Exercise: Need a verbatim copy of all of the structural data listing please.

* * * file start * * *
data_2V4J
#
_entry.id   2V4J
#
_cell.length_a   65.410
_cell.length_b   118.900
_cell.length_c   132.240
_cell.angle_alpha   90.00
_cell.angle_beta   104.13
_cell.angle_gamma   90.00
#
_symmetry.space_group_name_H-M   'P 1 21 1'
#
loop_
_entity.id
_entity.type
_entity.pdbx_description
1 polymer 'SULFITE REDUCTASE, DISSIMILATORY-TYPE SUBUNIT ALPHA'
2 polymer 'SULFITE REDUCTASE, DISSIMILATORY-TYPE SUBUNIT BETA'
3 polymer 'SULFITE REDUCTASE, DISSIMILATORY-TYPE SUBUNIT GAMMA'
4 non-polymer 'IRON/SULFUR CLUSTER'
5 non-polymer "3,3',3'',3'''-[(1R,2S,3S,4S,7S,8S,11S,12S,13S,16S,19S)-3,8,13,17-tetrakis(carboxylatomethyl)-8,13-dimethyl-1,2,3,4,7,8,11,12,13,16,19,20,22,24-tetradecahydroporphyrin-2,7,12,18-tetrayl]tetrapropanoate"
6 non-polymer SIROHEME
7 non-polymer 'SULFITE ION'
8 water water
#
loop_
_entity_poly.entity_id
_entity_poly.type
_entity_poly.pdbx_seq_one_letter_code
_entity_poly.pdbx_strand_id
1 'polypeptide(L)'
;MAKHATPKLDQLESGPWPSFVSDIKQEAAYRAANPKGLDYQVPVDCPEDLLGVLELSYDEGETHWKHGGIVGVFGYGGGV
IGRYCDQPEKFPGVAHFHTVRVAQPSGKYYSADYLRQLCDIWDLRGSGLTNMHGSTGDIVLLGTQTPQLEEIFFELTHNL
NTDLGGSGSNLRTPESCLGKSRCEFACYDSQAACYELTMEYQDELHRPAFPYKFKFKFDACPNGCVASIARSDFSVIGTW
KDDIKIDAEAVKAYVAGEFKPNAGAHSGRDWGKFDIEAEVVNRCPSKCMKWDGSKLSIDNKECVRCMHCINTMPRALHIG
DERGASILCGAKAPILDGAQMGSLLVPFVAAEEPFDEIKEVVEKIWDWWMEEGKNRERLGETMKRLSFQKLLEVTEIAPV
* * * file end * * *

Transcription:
data_2V4J
#
_entry.id   2V4J
#
_cell.length_a   65.410
_cell.length_b   118.900
_cell.length_c   132.240
_cell.angle_alpha   90.00
_cell.angle_beta   104.13
_cell.angle_gamma   90.00
#
_symmetry.space_group_name_H-M   'P 1 21 1'
#
loop_
_entity.id
_entity.type
_entity.pdbx_description
1 polymer 'SULFITE REDUCTASE, DISSIMILATORY-TYPE SUBUNIT ALPHA'
2 polymer 'SULFITE REDUCTASE, DISSIMILATORY-TYPE SUBUNIT BETA'
3 polymer 'SULFITE REDUCTASE, DISSIMILATORY-TYPE SUBUNIT GAMMA'
4 non-polymer 'IRON/SULFUR CLUSTER'
5 non-polymer "3,3',3'',3'''-[(1R,2S,3S,4S,7S,8S,11S,12S,13S,16S,19S)-3,8,13,17-tetrakis(carboxylatomethyl)-8,13-dimethyl-1,2,3,4,7,8,11,12,13,16,19,20,22,24-tetradecahydroporphyrin-2,7,12,18-tetrayl]tetrapropanoate"
6 non-polymer SIROHEME
7 non-polymer 'SULFITE ION'
8 water water
#
loop_
_entity_poly.entity_id
_entity_poly.type
_entity_poly.pdbx_seq_one_letter_code
_entity_poly.pdbx_strand_id
1 'polypeptide(L)'
;MAKHATPKLDQLESGPWPSFVSDIKQEAAYRAANPKGLDYQVPVDCPEDLLGVLELSYDEGETHWKHGGIVGVFGYGGGV
IGRYCDQPEKFPGVAHFHTVRVAQPSGKYYSADYLRQLCDIWDLRGSGLTNMHGSTGDIVLLGTQTPQLEEIFFELTHNL
NTDLGGSGSNLRTPESCLGKSRCEFACYDSQAACYELTMEYQDELHRPAFPYKFKFKFDACPNGCVASIARSDFSVIGTW
KDDIKIDAEAVKAYVAGEFKPNAGAHSGRDWGKFDIEAEVVNRCPSKCMKWDGSKLSIDNKECVRCMHCINTMPRALHIG
DERGASILCGAKAPILDGAQMGSLLVPFVAAEEPFDEIKEVVEKIWDWWMEEGKNRERLGETMKRLSFQKLLEVTEIAPV